Friday, September 2, 2011

B.O.D.

This post has nothing to do with wine. It's all about the day I stopped trusting young Cypriot men returning from their summer holidays in Phuket sporting ridiculously-looking conical straw hats, balmy eyes and tattoos of reggae legends smoking doobies the size of Pafos bananas on their shaved calves. Please keep in mind that this is a fictionalized (but only very slightly) version of the events.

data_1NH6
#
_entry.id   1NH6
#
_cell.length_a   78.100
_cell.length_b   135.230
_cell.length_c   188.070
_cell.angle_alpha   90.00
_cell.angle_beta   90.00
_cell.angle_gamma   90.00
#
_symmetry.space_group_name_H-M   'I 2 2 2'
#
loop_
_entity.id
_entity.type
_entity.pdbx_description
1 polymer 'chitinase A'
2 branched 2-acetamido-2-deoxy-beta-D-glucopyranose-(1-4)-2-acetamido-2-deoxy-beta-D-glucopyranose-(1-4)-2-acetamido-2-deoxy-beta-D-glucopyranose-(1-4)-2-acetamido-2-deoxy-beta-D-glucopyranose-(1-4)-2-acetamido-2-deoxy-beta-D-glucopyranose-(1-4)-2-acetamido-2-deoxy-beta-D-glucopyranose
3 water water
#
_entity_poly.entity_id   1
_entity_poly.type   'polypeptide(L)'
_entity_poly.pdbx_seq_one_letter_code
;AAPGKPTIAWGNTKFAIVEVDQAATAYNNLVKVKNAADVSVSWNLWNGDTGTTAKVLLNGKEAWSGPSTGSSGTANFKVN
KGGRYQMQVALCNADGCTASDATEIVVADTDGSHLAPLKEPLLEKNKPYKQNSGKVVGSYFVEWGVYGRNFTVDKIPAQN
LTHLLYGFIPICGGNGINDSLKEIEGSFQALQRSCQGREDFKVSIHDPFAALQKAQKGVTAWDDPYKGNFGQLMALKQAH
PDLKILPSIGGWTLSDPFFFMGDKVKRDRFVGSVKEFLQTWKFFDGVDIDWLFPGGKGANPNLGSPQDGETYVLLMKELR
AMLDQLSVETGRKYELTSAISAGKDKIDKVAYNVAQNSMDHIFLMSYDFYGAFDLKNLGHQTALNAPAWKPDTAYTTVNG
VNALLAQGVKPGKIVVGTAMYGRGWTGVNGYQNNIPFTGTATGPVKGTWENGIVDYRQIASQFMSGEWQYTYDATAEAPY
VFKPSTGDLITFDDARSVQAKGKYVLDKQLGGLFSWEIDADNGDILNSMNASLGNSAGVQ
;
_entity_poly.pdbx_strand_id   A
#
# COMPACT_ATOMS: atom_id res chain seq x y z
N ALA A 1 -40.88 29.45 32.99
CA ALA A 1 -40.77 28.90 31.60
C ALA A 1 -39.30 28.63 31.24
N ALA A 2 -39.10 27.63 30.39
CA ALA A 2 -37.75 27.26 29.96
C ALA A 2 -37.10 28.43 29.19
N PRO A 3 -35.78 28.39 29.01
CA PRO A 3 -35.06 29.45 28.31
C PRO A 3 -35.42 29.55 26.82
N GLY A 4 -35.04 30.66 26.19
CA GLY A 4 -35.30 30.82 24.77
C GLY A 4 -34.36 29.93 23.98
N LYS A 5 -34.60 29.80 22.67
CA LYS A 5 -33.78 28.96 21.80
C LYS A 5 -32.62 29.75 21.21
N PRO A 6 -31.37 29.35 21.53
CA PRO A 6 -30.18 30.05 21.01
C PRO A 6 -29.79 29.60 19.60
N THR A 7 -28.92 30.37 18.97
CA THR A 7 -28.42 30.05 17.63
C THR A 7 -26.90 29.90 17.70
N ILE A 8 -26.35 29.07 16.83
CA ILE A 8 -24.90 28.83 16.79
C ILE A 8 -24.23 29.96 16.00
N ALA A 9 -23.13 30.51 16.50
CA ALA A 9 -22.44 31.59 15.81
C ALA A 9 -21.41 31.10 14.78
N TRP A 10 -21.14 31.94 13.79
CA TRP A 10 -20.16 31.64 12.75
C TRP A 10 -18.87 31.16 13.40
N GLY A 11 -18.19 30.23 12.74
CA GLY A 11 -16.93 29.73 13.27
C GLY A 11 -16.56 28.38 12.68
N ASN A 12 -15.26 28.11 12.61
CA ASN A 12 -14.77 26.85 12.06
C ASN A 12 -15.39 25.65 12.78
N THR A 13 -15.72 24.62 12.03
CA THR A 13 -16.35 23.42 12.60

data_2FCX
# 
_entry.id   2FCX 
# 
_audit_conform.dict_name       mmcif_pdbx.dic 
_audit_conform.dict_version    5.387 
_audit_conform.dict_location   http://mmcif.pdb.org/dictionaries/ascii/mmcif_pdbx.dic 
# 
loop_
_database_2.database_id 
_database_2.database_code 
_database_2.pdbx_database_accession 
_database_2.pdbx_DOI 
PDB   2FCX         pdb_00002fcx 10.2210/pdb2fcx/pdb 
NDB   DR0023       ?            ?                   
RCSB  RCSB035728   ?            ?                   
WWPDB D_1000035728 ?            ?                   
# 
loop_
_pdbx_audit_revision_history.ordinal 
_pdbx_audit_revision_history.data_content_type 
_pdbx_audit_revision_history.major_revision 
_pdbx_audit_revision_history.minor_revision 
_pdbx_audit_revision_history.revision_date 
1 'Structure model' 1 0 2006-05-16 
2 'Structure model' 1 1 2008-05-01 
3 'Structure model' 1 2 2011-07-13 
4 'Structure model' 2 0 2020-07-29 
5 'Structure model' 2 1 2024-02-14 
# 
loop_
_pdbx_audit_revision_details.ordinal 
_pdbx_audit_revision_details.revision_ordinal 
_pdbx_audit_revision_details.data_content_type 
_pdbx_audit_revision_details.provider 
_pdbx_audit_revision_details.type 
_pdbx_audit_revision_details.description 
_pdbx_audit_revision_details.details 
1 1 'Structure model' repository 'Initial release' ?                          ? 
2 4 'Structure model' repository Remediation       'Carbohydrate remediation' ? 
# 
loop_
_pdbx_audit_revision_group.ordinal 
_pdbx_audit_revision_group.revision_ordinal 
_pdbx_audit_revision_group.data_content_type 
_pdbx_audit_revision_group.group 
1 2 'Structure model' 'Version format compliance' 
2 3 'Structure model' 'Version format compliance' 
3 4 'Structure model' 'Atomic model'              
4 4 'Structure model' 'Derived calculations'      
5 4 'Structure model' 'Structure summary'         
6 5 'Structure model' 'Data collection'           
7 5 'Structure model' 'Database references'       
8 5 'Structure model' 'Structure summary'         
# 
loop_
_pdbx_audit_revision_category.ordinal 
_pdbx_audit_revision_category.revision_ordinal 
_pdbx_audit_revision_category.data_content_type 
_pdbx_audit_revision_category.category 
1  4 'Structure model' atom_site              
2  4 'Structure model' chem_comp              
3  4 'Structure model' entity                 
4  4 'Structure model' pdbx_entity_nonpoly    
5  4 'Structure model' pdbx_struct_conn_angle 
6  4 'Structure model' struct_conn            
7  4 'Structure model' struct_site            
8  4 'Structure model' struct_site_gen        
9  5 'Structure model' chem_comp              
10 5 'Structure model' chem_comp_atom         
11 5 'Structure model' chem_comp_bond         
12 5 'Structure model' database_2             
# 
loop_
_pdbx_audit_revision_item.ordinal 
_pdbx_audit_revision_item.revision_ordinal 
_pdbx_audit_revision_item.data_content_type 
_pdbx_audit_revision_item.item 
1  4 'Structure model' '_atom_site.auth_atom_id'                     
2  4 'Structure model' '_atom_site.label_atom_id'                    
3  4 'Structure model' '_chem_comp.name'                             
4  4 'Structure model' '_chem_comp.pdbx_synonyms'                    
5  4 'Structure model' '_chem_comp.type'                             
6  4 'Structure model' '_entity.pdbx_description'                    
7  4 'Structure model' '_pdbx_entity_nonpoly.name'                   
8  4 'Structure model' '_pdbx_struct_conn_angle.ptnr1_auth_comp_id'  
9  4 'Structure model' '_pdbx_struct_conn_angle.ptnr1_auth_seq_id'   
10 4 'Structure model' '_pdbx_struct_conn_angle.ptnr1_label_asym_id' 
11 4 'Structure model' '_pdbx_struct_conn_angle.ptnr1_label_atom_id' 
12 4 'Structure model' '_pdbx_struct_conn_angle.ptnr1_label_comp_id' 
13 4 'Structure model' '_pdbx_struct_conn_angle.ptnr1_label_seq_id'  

I've had some bad flights in my life but few were worse than Etihad's ETD093 from Abu Dhabi to Larnaca on Friday, August 26th. Last time I felt this queasy on a plane was back in 1998: I still owned a portable CD player, rarely needed a shave and hadn't yet discovered Pinot Noir. I was en route to Quito from Miami on an American Airlines flight that had to twice maneuver its way back to the airport through one of those budding Floridian thunderstorms thanks to a flaps malfunction. Suddenly a four-hour flight became a twenty-four hour nightmare and a vow on my part to never again fly on AA. Honestly, I'd rather attend AA meetings and shut down this blog than set foot on another one of their planes.